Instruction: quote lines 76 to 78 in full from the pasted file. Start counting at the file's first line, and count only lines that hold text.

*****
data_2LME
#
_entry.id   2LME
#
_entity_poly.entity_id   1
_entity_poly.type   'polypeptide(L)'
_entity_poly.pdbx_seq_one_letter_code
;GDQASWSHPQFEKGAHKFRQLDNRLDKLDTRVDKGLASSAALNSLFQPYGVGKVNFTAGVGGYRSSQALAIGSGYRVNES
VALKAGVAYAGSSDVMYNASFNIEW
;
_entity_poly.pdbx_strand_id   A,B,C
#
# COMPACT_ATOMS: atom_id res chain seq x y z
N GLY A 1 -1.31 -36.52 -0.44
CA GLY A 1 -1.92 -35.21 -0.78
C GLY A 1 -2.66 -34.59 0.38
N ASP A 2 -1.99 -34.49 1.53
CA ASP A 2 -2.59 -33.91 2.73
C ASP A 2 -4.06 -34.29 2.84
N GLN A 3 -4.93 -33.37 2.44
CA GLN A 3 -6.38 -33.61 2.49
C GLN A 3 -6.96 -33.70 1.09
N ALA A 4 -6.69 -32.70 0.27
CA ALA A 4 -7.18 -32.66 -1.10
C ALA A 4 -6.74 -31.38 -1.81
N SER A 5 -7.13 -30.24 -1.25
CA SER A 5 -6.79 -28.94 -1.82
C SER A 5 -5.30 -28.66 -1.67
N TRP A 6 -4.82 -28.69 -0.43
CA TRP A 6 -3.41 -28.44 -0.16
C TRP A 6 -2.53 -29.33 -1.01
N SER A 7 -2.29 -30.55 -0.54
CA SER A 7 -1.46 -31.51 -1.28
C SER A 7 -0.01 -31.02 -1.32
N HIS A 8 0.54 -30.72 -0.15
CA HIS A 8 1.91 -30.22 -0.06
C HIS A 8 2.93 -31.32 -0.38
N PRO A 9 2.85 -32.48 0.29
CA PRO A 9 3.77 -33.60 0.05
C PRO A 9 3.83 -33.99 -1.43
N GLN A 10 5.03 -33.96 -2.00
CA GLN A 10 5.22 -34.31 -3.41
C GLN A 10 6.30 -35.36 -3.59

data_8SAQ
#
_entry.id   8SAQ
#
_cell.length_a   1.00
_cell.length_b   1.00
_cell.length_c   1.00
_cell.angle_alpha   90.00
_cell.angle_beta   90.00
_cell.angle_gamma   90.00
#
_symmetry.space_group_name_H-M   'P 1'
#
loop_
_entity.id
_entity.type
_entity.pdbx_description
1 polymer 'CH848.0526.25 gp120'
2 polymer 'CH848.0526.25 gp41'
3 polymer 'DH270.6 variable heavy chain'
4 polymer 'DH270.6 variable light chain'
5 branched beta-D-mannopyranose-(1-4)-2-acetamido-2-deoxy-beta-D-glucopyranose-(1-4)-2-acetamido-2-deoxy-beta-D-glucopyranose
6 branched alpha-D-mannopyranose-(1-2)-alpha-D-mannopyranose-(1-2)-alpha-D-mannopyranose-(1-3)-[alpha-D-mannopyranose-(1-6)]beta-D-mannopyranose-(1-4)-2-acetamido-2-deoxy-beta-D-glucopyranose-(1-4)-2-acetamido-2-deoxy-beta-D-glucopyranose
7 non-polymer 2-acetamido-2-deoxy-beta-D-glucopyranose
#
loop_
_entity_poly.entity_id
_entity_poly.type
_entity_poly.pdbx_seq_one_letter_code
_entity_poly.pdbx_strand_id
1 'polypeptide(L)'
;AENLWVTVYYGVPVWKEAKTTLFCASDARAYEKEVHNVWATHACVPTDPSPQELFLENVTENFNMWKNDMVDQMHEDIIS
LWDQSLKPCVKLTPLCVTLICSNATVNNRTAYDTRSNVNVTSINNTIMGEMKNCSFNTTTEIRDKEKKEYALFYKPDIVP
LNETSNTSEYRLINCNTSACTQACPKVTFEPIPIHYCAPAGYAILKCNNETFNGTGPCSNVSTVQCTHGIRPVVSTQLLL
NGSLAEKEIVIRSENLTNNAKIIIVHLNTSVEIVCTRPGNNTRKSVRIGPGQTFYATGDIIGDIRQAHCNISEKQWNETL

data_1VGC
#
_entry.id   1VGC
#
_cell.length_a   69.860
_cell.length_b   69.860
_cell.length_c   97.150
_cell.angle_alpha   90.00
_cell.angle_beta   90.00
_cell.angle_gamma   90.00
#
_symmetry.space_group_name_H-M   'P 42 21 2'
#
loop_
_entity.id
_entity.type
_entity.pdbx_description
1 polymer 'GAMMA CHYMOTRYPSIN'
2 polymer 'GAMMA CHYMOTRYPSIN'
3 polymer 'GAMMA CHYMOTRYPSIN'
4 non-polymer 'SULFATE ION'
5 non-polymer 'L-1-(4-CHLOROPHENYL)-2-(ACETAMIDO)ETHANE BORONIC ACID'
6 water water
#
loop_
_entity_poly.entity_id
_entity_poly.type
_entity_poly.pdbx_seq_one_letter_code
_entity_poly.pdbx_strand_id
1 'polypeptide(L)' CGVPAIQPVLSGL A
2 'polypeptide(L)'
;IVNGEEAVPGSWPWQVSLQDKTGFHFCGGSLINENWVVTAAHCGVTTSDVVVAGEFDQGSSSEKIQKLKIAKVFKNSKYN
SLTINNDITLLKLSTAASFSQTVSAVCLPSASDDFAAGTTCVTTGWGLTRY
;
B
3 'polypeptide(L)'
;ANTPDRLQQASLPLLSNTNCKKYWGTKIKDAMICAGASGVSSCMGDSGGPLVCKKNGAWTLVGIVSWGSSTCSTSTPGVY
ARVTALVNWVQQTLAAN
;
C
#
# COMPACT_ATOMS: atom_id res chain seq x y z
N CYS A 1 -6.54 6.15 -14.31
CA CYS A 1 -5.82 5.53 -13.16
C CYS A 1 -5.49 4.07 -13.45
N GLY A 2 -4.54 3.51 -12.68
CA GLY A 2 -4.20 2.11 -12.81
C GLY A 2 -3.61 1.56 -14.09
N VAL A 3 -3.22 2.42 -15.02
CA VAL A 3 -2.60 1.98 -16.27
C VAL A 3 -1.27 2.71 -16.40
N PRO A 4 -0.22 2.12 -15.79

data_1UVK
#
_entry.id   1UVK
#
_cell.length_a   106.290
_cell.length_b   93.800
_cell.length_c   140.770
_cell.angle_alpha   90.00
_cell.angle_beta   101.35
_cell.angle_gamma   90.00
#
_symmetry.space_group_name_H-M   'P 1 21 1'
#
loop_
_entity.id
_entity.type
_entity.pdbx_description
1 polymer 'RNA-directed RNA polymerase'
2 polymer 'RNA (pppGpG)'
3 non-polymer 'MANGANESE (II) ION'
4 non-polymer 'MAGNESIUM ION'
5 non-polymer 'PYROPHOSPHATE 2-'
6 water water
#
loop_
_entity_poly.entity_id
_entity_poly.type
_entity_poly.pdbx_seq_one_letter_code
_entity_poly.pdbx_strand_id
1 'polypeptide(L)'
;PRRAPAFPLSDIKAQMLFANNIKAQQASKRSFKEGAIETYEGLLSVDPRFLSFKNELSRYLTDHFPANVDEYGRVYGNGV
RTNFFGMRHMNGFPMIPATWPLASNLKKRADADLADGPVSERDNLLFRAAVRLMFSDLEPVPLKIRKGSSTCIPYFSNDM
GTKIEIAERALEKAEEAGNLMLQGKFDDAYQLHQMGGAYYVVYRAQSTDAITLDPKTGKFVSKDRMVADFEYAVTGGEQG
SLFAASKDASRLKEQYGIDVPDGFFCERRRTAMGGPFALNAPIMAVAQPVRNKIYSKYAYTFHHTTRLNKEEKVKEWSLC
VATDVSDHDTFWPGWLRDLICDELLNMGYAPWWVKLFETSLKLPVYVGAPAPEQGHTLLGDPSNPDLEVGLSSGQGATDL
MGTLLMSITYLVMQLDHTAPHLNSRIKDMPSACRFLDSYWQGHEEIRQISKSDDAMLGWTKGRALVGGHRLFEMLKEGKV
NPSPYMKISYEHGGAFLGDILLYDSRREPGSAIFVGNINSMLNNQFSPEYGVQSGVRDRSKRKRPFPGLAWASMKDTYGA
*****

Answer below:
LWDQSLKPCVKLTPLCVTLICSNATVNNRTAYDTRSNVNVTSINNTIMGEMKNCSFNTTTEIRDKEKKEYALFYKPDIVP
LNETSNTSEYRLINCNTSACTQACPKVTFEPIPIHYCAPAGYAILKCNNETFNGTGPCSNVSTVQCTHGIRPVVSTQLLL
NGSLAEKEIVIRSENLTNNAKIIIVHLNTSVEIVCTRPGNNTRKSVRIGPGQTFYATGDIIGDIRQAHCNISEKQWNETL